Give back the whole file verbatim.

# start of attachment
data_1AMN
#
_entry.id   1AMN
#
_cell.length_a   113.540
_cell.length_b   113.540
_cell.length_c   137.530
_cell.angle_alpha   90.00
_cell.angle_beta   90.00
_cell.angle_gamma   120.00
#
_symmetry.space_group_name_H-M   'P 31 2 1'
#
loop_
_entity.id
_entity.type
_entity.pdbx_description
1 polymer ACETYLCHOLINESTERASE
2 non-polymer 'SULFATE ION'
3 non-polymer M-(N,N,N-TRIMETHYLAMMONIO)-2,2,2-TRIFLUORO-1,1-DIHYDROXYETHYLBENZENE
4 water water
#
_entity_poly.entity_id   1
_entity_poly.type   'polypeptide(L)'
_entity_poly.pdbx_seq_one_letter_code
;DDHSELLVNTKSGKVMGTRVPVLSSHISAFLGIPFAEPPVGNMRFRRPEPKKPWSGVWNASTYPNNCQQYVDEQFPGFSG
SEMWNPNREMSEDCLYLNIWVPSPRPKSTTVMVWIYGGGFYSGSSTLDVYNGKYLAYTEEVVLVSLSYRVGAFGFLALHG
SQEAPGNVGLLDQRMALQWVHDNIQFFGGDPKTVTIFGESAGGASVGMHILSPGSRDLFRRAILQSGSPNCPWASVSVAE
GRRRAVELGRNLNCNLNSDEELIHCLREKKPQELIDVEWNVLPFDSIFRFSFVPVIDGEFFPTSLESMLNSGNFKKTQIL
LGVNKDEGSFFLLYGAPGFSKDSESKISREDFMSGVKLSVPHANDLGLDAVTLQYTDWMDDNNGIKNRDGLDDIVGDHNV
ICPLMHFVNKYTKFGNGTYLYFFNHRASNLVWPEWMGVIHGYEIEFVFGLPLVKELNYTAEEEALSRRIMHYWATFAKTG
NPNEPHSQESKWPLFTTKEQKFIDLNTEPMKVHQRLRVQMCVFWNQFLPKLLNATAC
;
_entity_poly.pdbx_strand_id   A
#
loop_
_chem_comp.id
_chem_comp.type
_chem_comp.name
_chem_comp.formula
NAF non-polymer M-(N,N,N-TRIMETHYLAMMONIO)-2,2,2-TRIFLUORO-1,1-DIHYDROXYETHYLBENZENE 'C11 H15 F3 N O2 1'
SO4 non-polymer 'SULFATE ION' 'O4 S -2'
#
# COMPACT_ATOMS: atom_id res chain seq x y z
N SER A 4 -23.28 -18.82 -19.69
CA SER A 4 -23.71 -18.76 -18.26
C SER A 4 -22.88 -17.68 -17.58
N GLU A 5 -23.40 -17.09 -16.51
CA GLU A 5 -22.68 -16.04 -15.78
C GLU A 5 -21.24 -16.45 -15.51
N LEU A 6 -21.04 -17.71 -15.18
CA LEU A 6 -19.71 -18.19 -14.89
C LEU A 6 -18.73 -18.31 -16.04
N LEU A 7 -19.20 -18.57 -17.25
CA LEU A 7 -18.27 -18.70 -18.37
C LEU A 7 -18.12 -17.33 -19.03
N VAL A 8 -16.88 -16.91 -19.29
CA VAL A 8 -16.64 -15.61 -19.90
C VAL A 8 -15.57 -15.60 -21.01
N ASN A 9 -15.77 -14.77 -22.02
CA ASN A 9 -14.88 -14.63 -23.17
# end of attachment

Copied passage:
data_1AMN
#
_entry.id   1AMN
#
_cell.length_a   113.540
_cell.length_b   113.540
_cell.length_c   137.530
_cell.angle_alpha   90.00
_cell.angle_beta   90.00
_cell.angle_gamma   120.00
#
_symmetry.space_group_name_H-M   'P 31 2 1'
#
loop_
_entity.id
_entity.type
_entity.pdbx_description
1 polymer ACETYLCHOLINESTERASE
2 non-polymer 'SULFATE ION'
3 non-polymer M-(N,N,N-TRIMETHYLAMMONIO)-2,2,2-TRIFLUORO-1,1-DIHYDROXYETHYLBENZENE
4 water water
#
_entity_poly.entity_id   1
_entity_poly.type   'polypeptide(L)'
_entity_poly.pdbx_seq_one_letter_code
;DDHSELLVNTKSGKVMGTRVPVLSSHISAFLGIPFAEPPVGNMRFRRPEPKKPWSGVWNASTYPNNCQQYVDEQFPGFSG
SEMWNPNREMSEDCLYLNIWVPSPRPKSTTVMVWIYGGGFYSGSSTLDVYNGKYLAYTEEVVLVSLSYRVGAFGFLALHG
SQEAPGNVGLLDQRMALQWVHDNIQFFGGDPKTVTIFGESAGGASVGMHILSPGSRDLFRRAILQSGSPNCPWASVSVAE
GRRRAVELGRNLNCNLNSDEELIHCLREKKPQELIDVEWNVLPFDSIFRFSFVPVIDGEFFPTSLESMLNSGNFKKTQIL
LGVNKDEGSFFLLYGAPGFSKDSESKISREDFMSGVKLSVPHANDLGLDAVTLQYTDWMDDNNGIKNRDGLDDIVGDHNV
ICPLMHFVNKYTKFGNGTYLYFFNHRASNLVWPEWMGVIHGYEIEFVFGLPLVKELNYTAEEEALSRRIMHYWATFAKTG
NPNEPHSQESKWPLFTTKEQKFIDLNTEPMKVHQRLRVQMCVFWNQFLPKLLNATAC
;
_entity_poly.pdbx_strand_id   A
#
loop_
_chem_comp.id
_chem_comp.type
_chem_comp.name
_chem_comp.formula
NAF non-polymer M-(N,N,N-TRIMETHYLAMMONIO)-2,2,2-TRIFLUORO-1,1-DIHYDROXYETHYLBENZENE 'C11 H15 F3 N O2 1'
SO4 non-polymer 'SULFATE ION' 'O4 S -2'
#
# COMPACT_ATOMS: atom_id res chain seq x y z
N SER A 4 -23.28 -18.82 -19.69
CA SER A 4 -23.71 -18.76 -18.26
C SER A 4 -22.88 -17.68 -17.58
N GLU A 5 -23.40 -17.09 -16.51
CA GLU A 5 -22.68 -16.04 -15.78
C GLU A 5 -21.24 -16.45 -15.51
N LEU A 6 -21.04 -17.71 -15.18
CA LEU A 6 -19.71 -18.19 -14.89
C LEU A 6 -18.73 -18.31 -16.04
N LEU A 7 -19.20 -18.57 -17.25
CA LEU A 7 -18.27 -18.70 -18.37
C LEU A 7 -18.12 -17.33 -19.03
N VAL A 8 -16.88 -16.91 -19.29
CA VAL A 8 -16.64 -15.61 -19.90
C VAL A 8 -15.57 -15.60 -21.01
N ASN A 9 -15.77 -14.77 -22.02
CA ASN A 9 -14.88 -14.63 -23.17